Would You Work for Free?

Would You Work for Free?

Recently, I was on a call with a new prospect, a CPA, discussing his 401k plan.  During our call, we got to the subject of the fees he is currently paying for his 401k plan.

After some back and forth, Mr. CPA told me that he was not paying anything for his 401k plan. When I mentioned, that he may not have a direct bill but the fees are lumped in with the investments, which is typical in older plans, he got angry and ended the call saying: “We’ve been down this road before and we pay NOTHING for our 401k plan.”

This call got me flustered, and I was genuinely upset after hanging up, or rather, getting hung up on!

Given how much attention the 401k industry has paid to fees since Fee Disclosure was introduced in 2012, I thought that we had moved past fees.  I thought employers had at least been given enough information to know that they are paying someone something for their 401k plan.

If a CPA could fall for this sales pitch, Houston, we still have a problem.

So, this begs the question, would you work for free?

I think the obvious answer to that is, No! No one would work for free, nor should they. There are a lot of moving parts to a 401k and the thought that a company would take custody of your money, keep track of your individual employee’s accounts, create a website and mail statements for free doesn’t make sense.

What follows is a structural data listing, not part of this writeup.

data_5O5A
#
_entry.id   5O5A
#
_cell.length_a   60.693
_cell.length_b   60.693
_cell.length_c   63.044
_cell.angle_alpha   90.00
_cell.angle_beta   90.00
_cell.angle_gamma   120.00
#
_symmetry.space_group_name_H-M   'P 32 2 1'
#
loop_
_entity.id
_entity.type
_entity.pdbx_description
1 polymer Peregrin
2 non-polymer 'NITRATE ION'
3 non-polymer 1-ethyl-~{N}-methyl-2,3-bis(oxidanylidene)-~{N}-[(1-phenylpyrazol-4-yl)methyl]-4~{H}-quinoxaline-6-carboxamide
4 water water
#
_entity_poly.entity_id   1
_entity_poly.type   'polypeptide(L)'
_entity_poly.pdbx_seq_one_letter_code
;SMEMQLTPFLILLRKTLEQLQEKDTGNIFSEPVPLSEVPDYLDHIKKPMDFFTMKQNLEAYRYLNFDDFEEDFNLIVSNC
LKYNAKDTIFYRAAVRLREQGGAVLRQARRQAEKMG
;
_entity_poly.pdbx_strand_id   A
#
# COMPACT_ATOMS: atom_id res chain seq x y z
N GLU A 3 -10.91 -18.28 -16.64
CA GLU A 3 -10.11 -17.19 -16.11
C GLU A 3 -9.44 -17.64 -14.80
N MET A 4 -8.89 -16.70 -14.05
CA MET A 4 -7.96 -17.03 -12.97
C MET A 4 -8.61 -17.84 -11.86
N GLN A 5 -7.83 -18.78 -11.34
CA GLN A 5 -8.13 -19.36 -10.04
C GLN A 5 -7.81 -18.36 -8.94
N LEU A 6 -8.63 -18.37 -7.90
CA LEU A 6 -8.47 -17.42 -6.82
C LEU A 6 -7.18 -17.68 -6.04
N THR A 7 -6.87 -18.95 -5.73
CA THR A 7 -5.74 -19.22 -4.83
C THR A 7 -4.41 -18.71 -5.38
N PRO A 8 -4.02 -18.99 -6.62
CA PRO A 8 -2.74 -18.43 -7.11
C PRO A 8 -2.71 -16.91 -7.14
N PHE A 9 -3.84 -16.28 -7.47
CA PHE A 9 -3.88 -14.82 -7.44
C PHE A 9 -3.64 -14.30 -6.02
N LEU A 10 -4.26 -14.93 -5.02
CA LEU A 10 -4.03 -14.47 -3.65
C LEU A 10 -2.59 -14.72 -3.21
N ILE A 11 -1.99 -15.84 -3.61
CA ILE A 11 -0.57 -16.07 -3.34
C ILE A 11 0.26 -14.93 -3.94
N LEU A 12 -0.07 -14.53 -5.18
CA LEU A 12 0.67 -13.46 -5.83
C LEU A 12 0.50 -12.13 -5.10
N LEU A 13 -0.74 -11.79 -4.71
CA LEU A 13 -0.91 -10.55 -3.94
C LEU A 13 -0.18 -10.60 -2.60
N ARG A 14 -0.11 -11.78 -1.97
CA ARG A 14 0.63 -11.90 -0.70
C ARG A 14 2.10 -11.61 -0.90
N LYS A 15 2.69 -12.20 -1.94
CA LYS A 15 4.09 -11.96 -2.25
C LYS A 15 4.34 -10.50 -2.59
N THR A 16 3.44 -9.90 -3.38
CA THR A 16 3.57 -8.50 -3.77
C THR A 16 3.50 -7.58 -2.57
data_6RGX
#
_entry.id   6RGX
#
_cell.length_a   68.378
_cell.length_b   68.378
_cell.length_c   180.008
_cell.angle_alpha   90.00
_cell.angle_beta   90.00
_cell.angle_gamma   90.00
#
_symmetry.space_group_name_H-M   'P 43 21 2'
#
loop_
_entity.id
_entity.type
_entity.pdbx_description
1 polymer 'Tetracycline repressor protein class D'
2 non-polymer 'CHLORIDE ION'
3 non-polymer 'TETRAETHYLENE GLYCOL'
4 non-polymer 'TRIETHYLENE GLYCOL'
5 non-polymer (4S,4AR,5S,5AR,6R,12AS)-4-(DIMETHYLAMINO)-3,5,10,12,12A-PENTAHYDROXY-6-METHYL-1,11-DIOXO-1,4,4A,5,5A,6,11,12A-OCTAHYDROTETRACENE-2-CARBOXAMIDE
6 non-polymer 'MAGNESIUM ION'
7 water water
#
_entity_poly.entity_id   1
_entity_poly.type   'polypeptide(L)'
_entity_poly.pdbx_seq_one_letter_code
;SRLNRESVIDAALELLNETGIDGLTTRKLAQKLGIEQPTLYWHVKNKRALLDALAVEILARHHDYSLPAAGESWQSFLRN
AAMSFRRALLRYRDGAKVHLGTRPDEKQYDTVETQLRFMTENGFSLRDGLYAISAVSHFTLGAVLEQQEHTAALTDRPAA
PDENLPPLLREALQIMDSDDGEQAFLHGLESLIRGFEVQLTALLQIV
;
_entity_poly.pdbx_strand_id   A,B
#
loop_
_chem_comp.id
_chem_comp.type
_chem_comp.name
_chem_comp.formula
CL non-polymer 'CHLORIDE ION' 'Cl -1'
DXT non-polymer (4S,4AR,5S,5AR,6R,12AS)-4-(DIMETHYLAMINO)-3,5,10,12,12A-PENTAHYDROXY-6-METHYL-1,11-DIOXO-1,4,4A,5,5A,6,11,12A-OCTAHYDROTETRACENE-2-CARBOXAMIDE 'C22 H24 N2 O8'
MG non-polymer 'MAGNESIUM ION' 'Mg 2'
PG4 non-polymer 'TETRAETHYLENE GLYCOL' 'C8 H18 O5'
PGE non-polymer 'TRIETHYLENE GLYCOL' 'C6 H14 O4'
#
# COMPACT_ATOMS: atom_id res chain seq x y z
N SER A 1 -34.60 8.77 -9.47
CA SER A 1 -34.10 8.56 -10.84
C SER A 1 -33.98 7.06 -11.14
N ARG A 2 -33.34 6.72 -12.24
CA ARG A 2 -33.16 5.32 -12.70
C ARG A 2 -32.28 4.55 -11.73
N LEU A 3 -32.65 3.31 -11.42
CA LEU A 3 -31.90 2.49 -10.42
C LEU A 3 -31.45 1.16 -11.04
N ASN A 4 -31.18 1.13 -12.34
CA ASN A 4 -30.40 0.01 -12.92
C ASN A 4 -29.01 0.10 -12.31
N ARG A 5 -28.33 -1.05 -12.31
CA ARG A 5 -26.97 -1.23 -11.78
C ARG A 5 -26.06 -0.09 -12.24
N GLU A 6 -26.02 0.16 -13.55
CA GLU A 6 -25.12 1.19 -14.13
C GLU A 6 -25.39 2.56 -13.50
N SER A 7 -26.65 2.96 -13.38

The point is, there are at least 3 different entities that are being paid for from your 401k Plan. They are: The Recordkeeper, The Investment Management Company, and The Advisor.  In some arrangements you will also have a Third-Party Administrator who can get paid from the plan.

I can assure you that none of these parties work for free.  If you don’t receive a bill directly from any of these parties, that means that they are receiving fee’s directly from your plan assets.  This is a process called revenue sharing, and it is the way that plans historically paid for their 401k’s.

A Primer on Revenue Sharing

 Today, most plans are paid for by the revenue from funds in an ERISA bucket or Plan Expense Account or by moving to a more transparent process we call “zero-revenue” which strips out the fee payments from the investments and bills either the company or participants directly for plan related services.  Either way, fees that come from plan assets, need to be accounted for.

All fees aren't bad

Fee’s aren’t inherently bad, but high fees are. Sometimes, you do get what you pay for and there are no rules that say you need to pay the lowest fees possible, but as a sponsor of a 401k or 403b plan, it is your fiduciary duty to understand who is receiving fees from your plan and to ensure that those fees are reasonable for the services that they are providing.

All of these fees can be found on your Fee Disclosure statement that you can get from your provider.  I encourage you to take some time to look at those statements and work with someone who can make sense of the fees and whether you are paying a reasonable amount for services. 

If it sounds too good to be true it may be

The phrase “Too good to be true” should come to mind anytime someone says that they are giving you anything for free.  As a rule of thumb, if someone says that your 401k plan is “Free” they probably don’t want you to take a closer look. 

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